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Life has, since the last update, been rather boring. Saturday night was spent in the Black Boy, then Spiders with Paul and Jehanne, then recovering from the inevitable stiff back, neck and shoulders. Addendum to that: I really need to get excercising. My calf muscles are still stiff from not sitting down while at work on Friday, never mind the rest of me.

Other than that, the past few days have been very, very boring. I've done my best to write, not only for Mirrorworld but also more stuff for the Trinity Storyteller's Handbook. Between yesterday and today I'm lucky if I have a thousand words, and this bothers me. I need to get writing, not just for deadlines but so I don't go into one of those months-long periods where I write nothing (witness gaps between Option X #1-5 and Option X #6-8). Maybe another Option X is what I need, just to get me going. Tomorrow, at any rate.

In completely other news, I've spent most of tonight setting up an Amazon wish list. It's not so I can beg people for stuff, or ask for stuff in exchange for writing, and I don't want people to think otherwise that I'm looking to leech off them. It is for me and those who know me to see what books I'm thinking of buying. I needed some way to regiment my purchase of paper products, after all. At present, the list is rather skewed. Relatively lots of technical stuff, not as much by way of comics and SF novels. This is, of course, due to the fact that this is a list of the books I'm going to buy, not have bought. In addition, there is a lack of good pagan/occult material, though that is mainly due to a lack of good pagan/occult books in the first place (Silver Ravenwolf is first against the wall when the revolution comes). If anyone has any specific suggestions for books in general that you think I should look at buying, let me know.

And finally, as a followup to the last post: No, me teaching Religious Education is not funky, hip or cool. Nor would it be if I were actually teaching the kids. It's a subject in the national curriculum over here as being mandatory for kids 11-14. It is a theoretically inclusive subject covering the largest world-wide organised religions and imparting a solid, moral upbringing to the pupils. It is therefore a subject where the kids never listen and spend their whole time dicking around. It's one of the hardest subjects to teach because not only is there the constant rebellion from the little bastards, the whole subject is so ridiculously fluffy that it is near impossible to find a way to teach it. And the curriculum needs adhering to, or the teacher gets fired, and a fired supply teacher has no money. Which would be a bad thing.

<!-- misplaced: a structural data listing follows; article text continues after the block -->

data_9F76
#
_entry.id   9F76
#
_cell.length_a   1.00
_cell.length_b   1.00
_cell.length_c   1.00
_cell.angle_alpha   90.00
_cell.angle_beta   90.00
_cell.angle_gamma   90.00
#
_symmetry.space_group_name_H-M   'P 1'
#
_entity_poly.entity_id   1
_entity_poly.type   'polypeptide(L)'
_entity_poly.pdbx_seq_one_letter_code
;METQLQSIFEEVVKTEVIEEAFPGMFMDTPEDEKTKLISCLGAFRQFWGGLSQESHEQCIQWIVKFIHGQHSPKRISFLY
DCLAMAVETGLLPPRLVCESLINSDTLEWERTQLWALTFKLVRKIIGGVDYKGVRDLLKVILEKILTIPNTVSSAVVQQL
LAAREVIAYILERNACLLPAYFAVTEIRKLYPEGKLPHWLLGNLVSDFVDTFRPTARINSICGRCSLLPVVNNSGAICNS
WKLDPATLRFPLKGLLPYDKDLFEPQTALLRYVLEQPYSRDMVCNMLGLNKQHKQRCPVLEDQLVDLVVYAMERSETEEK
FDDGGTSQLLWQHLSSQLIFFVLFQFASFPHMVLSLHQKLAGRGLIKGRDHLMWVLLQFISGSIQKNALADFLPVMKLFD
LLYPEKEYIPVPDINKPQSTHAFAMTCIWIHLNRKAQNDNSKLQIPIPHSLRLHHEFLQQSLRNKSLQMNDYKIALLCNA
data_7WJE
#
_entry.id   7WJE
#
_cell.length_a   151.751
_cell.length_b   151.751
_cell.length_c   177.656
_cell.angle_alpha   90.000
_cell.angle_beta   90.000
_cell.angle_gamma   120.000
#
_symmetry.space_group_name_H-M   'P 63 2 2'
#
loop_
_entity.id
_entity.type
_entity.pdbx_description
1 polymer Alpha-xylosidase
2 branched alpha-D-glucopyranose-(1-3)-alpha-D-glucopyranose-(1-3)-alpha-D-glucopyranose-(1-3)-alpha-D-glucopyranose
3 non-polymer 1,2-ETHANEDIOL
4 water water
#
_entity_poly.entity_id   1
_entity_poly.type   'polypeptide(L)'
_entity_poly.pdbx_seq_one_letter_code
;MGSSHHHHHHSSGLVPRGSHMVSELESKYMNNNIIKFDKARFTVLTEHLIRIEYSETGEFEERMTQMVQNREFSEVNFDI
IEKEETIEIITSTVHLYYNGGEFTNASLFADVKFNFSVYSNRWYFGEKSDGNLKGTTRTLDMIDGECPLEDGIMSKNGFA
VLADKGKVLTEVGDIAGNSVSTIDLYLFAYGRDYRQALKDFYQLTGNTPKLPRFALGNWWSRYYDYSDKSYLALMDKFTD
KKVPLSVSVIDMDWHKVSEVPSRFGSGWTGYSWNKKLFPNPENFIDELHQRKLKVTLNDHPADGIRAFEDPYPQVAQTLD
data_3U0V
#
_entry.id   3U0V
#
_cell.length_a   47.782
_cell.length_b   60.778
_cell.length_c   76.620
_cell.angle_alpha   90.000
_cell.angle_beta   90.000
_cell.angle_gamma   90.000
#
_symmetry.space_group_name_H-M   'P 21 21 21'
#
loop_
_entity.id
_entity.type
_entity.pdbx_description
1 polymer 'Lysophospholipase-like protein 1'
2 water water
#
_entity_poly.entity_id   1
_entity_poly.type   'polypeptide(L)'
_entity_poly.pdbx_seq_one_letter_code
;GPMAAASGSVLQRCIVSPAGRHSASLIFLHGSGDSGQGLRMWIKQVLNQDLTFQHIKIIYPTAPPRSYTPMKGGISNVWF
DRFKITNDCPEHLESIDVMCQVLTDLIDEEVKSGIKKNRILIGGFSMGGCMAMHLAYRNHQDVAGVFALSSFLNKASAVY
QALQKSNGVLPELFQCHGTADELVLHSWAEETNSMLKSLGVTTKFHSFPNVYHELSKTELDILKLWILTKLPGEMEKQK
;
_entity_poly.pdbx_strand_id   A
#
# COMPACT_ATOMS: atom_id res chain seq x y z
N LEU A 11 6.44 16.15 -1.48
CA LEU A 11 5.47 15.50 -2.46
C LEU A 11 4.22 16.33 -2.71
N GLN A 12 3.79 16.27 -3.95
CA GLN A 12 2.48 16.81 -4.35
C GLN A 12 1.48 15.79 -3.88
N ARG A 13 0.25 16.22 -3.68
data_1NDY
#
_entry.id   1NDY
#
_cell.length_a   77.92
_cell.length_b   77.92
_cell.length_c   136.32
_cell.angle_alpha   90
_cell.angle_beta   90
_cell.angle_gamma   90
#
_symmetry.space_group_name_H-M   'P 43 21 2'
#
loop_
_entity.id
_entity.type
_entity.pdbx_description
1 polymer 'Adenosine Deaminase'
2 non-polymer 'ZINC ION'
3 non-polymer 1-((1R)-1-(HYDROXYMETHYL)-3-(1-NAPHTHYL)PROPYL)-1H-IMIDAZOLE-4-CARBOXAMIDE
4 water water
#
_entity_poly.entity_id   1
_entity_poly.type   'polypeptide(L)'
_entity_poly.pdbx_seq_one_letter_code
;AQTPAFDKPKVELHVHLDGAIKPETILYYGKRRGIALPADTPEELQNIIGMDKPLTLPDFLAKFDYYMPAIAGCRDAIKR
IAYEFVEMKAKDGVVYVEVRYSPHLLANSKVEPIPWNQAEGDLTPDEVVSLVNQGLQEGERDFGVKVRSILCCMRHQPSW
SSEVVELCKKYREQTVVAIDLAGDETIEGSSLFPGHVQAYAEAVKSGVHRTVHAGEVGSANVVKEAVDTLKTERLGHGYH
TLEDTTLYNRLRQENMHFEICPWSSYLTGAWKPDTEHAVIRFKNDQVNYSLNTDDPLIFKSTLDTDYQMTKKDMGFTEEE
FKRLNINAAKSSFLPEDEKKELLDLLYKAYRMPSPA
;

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Nov. 25th, 2003 11:44 am (UTC)
Luckily no one expects them to listen or do well. And I'm sure you can find a way to get something to stick in their heads.

Just as long as it isn't some kind of gardening implement you're fine.
Nov. 25th, 2003 06:15 pm (UTC)
Yes, Option X is a good thing. But then, given how long it took me to comment on your writing, I can't expect you to be constantly hit by the muse.

As for your wish list, you're even more well read then I realized. I saw stuff in there that I didn't even know you were interested in (postcolonialism and whatnot). Frankly, I'm quite humbled. In addition to having a reference the next time my English major bordering on public policy studies friend busts on computer people, I'll point him there. Of course, I'll also ask him for suggestions.

And this RE[1] business sounds rather bizarre. But, then considering I had to take the very nebulous "Life Skills" in highschool, I can't say much.


[1] To think, for once, I didn't use that as an abbreviation for "regular expression".
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